AIR Worldwide says homes and highways affected
Severe flooding and landslides in the US state of Colorado have damaged transport and housing over a wide area, according to AIR Worldwide.
The greatest threat was to cities including Boulder and parts of the Denver metropolitan area. AIR said that all water bodies in these areas are either flooding or at risk of flood.
Several roads have been washed away and highways blocked due to landslides, hampering rescue attempts.
AIR senior scientist Yucheng Song said: “Severe flooding began during the evening of 11 September, when several areas received up to two inches of rainfall per hour.”
According to AIR, this region often experiences heavy rain at this time of year, but this has been compounded by an unusually wet summer, with more than 10 inches of rain in parts of Colorado during July and August.
Song said: “Currently, a surge of moist air that originated in the Gulf of Mexico has combined with a low-pressure system over Utah and a cold front. The area’s mountainous topography causes the air to cool as it moves upslope, producing more precipitation.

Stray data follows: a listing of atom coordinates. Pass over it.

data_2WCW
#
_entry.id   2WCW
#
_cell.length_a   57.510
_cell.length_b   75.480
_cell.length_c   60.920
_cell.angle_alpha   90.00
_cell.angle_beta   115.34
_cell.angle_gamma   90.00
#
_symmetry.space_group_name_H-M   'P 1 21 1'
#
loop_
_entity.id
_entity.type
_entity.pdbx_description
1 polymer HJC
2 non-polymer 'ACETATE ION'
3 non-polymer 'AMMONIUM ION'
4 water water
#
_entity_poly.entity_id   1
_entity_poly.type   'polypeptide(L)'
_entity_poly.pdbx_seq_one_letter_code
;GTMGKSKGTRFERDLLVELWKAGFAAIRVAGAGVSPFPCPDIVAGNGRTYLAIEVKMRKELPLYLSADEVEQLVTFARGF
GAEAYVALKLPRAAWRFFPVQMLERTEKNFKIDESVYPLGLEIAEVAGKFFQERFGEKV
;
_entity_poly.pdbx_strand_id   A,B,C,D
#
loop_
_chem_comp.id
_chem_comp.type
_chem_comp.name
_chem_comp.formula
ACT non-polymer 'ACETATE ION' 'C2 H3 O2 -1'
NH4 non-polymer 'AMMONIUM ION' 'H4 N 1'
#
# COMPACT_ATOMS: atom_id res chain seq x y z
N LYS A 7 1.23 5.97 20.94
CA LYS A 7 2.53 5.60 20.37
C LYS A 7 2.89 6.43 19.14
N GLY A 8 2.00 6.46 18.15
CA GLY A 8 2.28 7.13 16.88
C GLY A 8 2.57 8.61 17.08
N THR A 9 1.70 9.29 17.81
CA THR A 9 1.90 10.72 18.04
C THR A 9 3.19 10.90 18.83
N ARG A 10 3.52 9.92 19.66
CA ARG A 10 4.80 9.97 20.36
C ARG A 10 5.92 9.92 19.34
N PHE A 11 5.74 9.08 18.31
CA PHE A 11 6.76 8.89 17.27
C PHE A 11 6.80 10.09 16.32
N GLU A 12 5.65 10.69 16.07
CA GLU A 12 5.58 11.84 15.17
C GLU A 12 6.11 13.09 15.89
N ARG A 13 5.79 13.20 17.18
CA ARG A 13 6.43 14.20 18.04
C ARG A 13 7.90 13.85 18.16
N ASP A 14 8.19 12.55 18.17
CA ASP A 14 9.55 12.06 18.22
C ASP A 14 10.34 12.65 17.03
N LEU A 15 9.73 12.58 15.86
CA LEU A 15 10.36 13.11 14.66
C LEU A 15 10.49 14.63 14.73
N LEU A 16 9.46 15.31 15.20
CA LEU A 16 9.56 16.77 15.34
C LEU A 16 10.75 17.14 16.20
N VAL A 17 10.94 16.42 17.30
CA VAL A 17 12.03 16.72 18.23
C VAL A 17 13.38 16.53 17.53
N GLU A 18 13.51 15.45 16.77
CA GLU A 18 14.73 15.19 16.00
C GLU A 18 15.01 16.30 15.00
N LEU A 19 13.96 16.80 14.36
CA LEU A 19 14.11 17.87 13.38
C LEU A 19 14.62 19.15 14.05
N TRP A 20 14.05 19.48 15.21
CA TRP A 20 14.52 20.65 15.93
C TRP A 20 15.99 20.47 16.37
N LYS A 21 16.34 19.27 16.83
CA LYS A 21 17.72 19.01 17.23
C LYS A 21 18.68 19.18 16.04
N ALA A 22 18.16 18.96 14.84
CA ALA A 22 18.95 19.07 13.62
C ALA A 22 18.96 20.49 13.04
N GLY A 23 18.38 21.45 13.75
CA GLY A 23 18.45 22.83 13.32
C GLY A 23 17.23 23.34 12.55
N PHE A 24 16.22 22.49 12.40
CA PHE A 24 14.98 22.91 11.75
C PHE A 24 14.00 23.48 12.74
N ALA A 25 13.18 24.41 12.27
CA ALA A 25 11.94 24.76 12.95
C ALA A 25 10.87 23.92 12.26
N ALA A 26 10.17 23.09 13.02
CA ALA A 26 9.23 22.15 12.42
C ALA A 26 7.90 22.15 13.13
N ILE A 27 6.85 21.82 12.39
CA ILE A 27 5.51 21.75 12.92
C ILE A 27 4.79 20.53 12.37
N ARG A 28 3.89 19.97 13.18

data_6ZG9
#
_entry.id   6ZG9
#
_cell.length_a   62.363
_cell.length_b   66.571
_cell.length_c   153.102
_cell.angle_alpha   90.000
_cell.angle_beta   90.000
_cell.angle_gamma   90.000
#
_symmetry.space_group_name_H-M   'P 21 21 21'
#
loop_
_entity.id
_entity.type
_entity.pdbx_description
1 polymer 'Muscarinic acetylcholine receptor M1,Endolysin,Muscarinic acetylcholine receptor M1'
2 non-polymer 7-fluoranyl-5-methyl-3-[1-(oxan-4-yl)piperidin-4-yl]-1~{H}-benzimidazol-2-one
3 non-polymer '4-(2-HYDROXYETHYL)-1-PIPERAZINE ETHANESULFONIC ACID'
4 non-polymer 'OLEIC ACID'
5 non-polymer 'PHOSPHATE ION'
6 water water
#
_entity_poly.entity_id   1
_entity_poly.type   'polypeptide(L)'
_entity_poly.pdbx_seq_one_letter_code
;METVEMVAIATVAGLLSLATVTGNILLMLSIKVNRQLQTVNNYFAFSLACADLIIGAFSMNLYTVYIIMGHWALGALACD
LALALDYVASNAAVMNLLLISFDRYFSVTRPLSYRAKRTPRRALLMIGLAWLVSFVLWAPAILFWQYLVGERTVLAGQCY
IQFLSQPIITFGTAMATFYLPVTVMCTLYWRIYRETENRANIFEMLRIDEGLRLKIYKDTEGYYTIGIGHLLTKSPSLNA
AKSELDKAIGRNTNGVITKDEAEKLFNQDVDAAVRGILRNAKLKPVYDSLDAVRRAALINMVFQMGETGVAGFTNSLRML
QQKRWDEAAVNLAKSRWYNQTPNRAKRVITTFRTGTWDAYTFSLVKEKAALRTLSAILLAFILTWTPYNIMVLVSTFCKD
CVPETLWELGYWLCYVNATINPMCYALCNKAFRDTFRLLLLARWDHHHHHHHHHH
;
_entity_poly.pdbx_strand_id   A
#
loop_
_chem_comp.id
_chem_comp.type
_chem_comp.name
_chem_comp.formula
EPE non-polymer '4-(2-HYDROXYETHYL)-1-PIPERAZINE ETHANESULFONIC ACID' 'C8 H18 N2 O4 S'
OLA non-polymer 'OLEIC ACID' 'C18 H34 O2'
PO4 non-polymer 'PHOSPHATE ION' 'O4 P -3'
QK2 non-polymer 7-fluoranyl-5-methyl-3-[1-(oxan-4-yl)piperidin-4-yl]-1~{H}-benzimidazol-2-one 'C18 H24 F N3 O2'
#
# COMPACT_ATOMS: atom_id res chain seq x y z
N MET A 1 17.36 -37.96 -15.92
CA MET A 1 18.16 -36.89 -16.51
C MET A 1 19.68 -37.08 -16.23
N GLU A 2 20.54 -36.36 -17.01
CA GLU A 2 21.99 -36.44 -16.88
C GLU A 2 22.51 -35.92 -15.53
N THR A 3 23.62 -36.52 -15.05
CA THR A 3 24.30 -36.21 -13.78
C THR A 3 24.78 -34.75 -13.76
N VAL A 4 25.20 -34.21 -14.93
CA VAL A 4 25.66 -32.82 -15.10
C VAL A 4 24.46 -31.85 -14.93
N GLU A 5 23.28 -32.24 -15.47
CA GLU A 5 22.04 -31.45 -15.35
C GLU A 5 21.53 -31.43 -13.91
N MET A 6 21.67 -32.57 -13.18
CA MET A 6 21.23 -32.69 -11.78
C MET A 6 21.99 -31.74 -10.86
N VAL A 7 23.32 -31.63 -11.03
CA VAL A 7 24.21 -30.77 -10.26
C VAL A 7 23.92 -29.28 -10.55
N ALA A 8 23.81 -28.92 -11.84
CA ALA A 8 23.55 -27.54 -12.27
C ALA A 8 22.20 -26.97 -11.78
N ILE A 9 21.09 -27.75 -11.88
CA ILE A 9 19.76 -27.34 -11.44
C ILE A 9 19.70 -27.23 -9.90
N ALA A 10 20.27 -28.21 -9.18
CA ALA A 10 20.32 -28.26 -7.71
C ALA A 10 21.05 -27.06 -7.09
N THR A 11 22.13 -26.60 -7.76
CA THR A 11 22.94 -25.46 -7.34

“This upslope flow will continue over the next few days due to a high-pressure system to the east that will keep the system virtually stationary over the next few days.”
Colorado has a long history of flood events and flood prevention measures, including limiting building in floodplain areas.
However, the state does have many vulnerable structures. Around 70% of residential construction is in wood, with an estimated 40% of homes having a basement, which increases the risk for contents and building damage.
In the US, residential flood insurance is typically offered to homeowners only through the National Flood Insurance Program (NFIP). Established in 1986, the NFIP lets residential property owners purchase flood insurance from the government.
According to AIR, commercial business can add flood as an endorsement to their property policy, although it is often subject to sublimits.
The experience of Hurricane Katrina revealed that commercial insurers did not always have good information about their exposure to flood.